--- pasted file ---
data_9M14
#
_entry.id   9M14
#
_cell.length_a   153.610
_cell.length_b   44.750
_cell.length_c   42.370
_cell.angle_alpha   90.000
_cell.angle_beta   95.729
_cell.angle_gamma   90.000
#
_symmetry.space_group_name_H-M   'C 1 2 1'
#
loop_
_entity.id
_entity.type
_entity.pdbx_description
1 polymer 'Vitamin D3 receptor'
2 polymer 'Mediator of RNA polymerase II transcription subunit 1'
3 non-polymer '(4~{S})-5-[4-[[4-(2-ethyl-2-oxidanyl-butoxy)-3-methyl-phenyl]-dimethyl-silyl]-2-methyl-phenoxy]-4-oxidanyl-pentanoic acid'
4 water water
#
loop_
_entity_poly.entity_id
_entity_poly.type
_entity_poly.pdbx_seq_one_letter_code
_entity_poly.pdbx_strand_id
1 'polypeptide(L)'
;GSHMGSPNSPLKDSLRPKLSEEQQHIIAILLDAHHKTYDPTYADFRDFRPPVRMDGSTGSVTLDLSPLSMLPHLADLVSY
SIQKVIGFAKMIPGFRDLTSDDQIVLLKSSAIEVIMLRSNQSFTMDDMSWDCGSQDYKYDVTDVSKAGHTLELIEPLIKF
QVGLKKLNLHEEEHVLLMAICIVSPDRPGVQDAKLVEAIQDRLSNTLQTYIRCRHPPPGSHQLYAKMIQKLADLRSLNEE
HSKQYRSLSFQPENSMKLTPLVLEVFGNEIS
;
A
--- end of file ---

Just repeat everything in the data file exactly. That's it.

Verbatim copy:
data_9M14
#
_entry.id   9M14
#
_cell.length_a   153.610
_cell.length_b   44.750
_cell.length_c   42.370
_cell.angle_alpha   90.000
_cell.angle_beta   95.729
_cell.angle_gamma   90.000
#
_symmetry.space_group_name_H-M   'C 1 2 1'
#
loop_
_entity.id
_entity.type
_entity.pdbx_description
1 polymer 'Vitamin D3 receptor'
2 polymer 'Mediator of RNA polymerase II transcription subunit 1'
3 non-polymer '(4~{S})-5-[4-[[4-(2-ethyl-2-oxidanyl-butoxy)-3-methyl-phenyl]-dimethyl-silyl]-2-methyl-phenoxy]-4-oxidanyl-pentanoic acid'
4 water water
#
loop_
_entity_poly.entity_id
_entity_poly.type
_entity_poly.pdbx_seq_one_letter_code
_entity_poly.pdbx_strand_id
1 'polypeptide(L)'
;GSHMGSPNSPLKDSLRPKLSEEQQHIIAILLDAHHKTYDPTYADFRDFRPPVRMDGSTGSVTLDLSPLSMLPHLADLVSY
SIQKVIGFAKMIPGFRDLTSDDQIVLLKSSAIEVIMLRSNQSFTMDDMSWDCGSQDYKYDVTDVSKAGHTLELIEPLIKF
QVGLKKLNLHEEEHVLLMAICIVSPDRPGVQDAKLVEAIQDRLSNTLQTYIRCRHPPPGSHQLYAKMIQKLADLRSLNEE
HSKQYRSLSFQPENSMKLTPLVLEVFGNEIS
;
A